What the coronavirus has done is to act as the catalyst for the re-emergence with even greater force of the 2008 capitalist crisis of overproduction. The world was already teetering on the brink of economic collapse, and the coronavirus has given it the kick that has sent it spiralling into the abyss.
As Eric Toussaint points out in a recent article aptly entitled ‘No, the coronavirus is not responsible for the fall of stock prices’ (Monthly Review, 4 March 2020):
“Over the past two years, there has been a very significant slowdown in productive sectors. In several major economies such as Germany, Japan (last quarter 2019), France (last quarter 2019) and Italy, industrial production has declined or slowed down sharply (China and the United States). Some industrial sectors that had recovered after the 2007-2009 crisis, such as the automobile industry, entered into a very strong crisis during the years 2018-2019 with a very significant drop in sales and production. Production in Germany, the world’s largest car manufacturer, fell by 14% between October 2018 and October 2019. Automobile production in the United States and China also fell in 2019, as it did in India. Automobile production will fall sharply in France in 2020. The output of another flagship of the German economy, the machinery and equipment producing sector, fell by 4.4% in October 2019 alone. This is also the case for the production of machine tools and other industrial equipment. International trade has stagnated. Over a longer period of time, the rate of profit has declined or stagnated in material production, and productivity gains have also declined”.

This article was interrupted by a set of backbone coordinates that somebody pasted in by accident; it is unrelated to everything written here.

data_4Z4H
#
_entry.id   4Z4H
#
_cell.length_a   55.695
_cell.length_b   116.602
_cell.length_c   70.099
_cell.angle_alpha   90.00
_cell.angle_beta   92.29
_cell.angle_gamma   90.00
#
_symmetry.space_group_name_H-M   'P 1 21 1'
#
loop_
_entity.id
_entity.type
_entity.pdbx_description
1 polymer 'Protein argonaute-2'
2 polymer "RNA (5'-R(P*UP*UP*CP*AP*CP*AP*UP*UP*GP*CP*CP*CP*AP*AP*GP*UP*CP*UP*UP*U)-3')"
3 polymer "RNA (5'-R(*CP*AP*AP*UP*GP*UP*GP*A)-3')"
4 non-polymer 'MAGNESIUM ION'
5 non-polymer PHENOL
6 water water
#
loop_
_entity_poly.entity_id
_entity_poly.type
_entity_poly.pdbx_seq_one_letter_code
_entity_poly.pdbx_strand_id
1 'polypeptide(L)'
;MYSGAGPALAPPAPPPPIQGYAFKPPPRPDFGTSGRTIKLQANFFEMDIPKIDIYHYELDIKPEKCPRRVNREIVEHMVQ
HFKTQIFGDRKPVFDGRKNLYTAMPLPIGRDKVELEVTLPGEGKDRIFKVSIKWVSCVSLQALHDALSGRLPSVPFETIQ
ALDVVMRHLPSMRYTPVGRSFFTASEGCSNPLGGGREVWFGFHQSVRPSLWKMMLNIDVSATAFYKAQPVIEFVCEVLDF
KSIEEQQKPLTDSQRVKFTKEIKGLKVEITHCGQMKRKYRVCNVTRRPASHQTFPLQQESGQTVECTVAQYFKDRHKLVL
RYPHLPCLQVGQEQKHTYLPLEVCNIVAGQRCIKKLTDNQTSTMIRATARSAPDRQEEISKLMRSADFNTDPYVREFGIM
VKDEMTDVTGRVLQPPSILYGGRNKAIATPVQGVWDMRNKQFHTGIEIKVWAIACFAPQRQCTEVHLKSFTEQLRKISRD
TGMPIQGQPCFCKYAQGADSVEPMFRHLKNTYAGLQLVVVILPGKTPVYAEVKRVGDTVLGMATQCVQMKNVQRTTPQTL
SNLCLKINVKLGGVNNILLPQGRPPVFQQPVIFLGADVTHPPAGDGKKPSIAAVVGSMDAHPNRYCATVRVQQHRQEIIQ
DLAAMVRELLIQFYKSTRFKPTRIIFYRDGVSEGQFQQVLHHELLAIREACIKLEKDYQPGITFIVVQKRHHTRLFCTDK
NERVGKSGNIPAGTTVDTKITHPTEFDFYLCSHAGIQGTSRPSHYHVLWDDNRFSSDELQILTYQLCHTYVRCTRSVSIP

The reason for this economic slowdown is the crisis of overproduction. There is no point in producing goods that cannot be sold, because goods have already been overproduced to such an extent that the markets are glutted.